So the full (rather boring) inscription of VA243 reads:  »Dubsiga, Ili-illat, your/his servant.”  Nothing in the inscription suggests anything remotely to do with astronomy or planets.

2)  The Alleged Sun Symbol

In simplest terms, the alleged «sun» in the upper left corner of the seal isn’t a sun, and so the artwork doesn’t depict the sun and our solar system.  It’s a STAR.  We know this because of the consistent sun iconography of Sumero-Mesopotamian art.  In case you’re thinking, «well the sun is a star», the Sumerians and Mesopotamians distinguished these bodies in their artwork.

Here’s the normal sun symbol of Sumero-Mesopotamian art [3]:

Шумерский солнечный диск, Нибиру Закрытый шумерский солнечный диск, Нибиру

Note:  The sun symbol always has either four arms plus wavy lines extending from a «ball» in the middle, or it is a ball with wavy lines.  VA 243 has no wavy lines.  It does not depict the sun.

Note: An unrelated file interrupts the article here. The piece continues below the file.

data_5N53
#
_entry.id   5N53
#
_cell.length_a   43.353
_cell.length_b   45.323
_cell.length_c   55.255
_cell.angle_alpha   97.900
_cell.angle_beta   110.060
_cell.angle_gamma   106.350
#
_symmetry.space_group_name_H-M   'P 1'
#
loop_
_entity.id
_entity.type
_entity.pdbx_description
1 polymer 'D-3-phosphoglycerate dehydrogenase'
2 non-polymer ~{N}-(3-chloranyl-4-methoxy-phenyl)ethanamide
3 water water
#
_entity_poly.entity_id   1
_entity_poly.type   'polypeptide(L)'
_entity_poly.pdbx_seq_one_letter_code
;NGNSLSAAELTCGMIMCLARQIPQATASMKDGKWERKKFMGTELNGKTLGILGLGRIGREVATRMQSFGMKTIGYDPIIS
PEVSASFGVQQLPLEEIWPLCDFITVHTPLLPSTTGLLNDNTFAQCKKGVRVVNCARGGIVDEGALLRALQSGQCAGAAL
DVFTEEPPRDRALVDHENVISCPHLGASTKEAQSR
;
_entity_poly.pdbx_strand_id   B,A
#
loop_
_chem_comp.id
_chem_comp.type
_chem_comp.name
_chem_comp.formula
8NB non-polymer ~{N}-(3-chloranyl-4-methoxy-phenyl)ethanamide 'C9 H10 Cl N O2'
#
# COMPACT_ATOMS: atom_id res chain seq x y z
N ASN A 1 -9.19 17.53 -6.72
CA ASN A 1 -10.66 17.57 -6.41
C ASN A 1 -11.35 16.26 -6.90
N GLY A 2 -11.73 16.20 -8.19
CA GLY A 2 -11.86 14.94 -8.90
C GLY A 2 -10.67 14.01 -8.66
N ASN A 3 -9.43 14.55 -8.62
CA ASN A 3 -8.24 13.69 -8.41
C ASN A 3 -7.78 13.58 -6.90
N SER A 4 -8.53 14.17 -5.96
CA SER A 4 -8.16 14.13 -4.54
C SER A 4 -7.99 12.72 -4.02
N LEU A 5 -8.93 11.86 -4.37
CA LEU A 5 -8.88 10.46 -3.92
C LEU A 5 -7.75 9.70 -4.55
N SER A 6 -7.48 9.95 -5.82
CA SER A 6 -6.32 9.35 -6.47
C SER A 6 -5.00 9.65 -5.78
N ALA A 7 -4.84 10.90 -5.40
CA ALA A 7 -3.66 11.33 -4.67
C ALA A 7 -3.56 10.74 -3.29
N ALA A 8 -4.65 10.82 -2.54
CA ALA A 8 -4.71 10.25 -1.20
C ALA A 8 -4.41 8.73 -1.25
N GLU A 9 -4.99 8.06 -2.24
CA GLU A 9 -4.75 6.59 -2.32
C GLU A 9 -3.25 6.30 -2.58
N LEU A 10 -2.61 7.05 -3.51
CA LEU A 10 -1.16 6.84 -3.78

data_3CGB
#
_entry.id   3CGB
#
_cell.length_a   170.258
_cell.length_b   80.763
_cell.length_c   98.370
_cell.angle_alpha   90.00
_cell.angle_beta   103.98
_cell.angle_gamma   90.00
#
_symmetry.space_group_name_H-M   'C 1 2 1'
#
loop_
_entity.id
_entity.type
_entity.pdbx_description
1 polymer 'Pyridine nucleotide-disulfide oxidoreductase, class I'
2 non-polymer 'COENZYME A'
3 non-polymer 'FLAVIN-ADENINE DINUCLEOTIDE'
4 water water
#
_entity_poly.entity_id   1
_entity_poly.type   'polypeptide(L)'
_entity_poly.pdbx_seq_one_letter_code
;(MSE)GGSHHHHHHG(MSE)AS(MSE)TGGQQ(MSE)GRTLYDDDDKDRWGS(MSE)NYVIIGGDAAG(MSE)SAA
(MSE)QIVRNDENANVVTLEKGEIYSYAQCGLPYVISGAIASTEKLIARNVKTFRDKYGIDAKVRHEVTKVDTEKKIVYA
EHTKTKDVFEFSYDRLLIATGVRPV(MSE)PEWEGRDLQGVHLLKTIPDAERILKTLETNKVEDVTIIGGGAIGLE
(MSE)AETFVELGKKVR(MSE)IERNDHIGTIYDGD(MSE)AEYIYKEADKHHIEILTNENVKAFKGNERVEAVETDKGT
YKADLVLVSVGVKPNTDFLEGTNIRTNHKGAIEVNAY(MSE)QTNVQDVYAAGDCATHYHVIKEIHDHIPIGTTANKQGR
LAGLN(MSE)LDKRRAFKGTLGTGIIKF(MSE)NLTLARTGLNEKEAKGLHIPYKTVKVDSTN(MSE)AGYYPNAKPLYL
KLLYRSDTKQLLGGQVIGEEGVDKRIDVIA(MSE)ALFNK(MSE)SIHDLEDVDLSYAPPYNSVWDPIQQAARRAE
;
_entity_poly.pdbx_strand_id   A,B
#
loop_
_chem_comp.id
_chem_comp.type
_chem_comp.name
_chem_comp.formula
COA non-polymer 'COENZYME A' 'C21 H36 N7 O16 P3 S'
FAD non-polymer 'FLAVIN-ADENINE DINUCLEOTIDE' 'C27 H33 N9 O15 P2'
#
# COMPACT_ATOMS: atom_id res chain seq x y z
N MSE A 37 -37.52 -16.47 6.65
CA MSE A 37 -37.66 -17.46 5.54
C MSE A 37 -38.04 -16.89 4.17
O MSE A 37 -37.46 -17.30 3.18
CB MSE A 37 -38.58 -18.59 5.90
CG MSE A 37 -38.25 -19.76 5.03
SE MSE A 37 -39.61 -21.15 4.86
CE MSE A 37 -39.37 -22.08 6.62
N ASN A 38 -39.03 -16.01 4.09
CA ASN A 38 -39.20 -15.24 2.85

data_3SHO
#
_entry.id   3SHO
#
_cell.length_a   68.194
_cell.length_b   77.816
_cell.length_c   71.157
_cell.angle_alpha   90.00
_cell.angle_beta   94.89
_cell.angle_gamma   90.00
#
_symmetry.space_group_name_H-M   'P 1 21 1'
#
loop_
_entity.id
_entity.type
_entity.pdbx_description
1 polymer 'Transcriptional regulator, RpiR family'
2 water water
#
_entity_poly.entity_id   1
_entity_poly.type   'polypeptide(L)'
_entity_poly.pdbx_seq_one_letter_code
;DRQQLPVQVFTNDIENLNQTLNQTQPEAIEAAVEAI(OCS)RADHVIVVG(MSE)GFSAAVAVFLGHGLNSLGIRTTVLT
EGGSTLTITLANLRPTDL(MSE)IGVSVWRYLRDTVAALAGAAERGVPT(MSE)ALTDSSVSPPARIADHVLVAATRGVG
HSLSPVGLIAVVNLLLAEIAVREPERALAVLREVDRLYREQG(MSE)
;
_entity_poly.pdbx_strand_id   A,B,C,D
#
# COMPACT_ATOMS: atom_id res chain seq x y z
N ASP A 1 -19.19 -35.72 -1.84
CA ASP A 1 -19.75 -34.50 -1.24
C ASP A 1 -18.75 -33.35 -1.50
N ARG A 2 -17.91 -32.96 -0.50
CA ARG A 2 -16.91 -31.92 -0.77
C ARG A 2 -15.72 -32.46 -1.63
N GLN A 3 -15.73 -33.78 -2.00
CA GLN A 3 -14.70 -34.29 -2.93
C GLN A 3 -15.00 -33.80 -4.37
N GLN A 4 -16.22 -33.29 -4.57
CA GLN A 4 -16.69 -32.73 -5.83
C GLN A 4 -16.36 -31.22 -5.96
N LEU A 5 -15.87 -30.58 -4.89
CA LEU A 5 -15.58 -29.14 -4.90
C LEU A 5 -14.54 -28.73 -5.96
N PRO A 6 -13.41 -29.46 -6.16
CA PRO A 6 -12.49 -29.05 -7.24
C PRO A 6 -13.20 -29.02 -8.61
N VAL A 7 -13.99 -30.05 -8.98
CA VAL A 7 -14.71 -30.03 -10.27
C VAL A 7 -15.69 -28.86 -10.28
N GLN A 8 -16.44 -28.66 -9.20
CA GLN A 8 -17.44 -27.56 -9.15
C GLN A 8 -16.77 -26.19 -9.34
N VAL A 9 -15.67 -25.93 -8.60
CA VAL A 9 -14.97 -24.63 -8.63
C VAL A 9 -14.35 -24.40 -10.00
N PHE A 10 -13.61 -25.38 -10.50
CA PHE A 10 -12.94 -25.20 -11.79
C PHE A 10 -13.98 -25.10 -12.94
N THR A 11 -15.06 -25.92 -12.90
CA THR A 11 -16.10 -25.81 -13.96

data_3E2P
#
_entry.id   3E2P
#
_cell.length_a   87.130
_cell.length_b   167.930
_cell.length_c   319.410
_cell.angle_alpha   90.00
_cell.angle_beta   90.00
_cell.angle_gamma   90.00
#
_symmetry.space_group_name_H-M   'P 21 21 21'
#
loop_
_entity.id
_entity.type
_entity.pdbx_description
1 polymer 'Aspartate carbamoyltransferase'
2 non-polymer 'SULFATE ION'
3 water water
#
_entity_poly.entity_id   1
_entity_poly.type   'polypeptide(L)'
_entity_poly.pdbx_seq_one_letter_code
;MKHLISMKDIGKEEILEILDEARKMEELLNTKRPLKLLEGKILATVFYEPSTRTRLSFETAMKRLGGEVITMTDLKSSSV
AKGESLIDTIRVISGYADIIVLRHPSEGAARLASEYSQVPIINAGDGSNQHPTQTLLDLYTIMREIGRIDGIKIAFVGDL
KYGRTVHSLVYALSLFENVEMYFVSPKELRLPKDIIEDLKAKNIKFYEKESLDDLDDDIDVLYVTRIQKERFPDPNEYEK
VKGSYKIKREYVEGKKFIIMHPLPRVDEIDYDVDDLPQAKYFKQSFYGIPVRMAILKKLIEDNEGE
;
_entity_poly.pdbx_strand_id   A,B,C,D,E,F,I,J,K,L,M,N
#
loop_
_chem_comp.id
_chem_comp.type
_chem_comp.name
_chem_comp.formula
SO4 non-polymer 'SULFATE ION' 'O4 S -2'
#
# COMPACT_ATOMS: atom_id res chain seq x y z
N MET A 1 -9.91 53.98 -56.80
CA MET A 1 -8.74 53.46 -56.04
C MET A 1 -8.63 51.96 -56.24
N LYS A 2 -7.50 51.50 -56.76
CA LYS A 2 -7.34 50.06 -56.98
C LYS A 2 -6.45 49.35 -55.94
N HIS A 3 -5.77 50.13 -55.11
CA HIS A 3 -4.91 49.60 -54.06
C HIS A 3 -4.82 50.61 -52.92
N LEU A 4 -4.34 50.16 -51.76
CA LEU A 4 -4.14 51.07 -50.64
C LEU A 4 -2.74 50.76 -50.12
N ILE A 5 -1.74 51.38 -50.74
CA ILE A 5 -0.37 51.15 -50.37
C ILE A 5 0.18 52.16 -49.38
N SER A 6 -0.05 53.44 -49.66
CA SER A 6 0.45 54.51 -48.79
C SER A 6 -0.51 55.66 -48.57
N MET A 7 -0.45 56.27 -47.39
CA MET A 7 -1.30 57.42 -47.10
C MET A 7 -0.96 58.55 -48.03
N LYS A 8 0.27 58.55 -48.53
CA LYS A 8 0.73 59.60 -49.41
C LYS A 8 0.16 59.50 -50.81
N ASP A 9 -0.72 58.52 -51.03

Below are examples of star symbols.  Stars could have 6, 7, or 8 pts.[4] in Sumero-Mesopotamian art (VA 243 has six):

1/  2/ 3/

1/VA243; 2/ H. Frankfort, Cylinder Seals, Plate  XXXIII-b; 3/ H. Frankfort, Cylinder Seals, Plate  XXVI

One of the most common artistic motifs in Sumero-Mesopotamian art is the depiction of sun, crescent moon, and star TOGETHER, side by side.  This shows they distinguished the symbols (and these bodies.  Hence, to a Sumerian, the symbol on VA 243 was not the sun:

Нибиру, шумерская утренняя звезда

star (L)    moon (C)     sun (R)

Note the wavy lines in the sun symbol; a wholly different style than VA 243.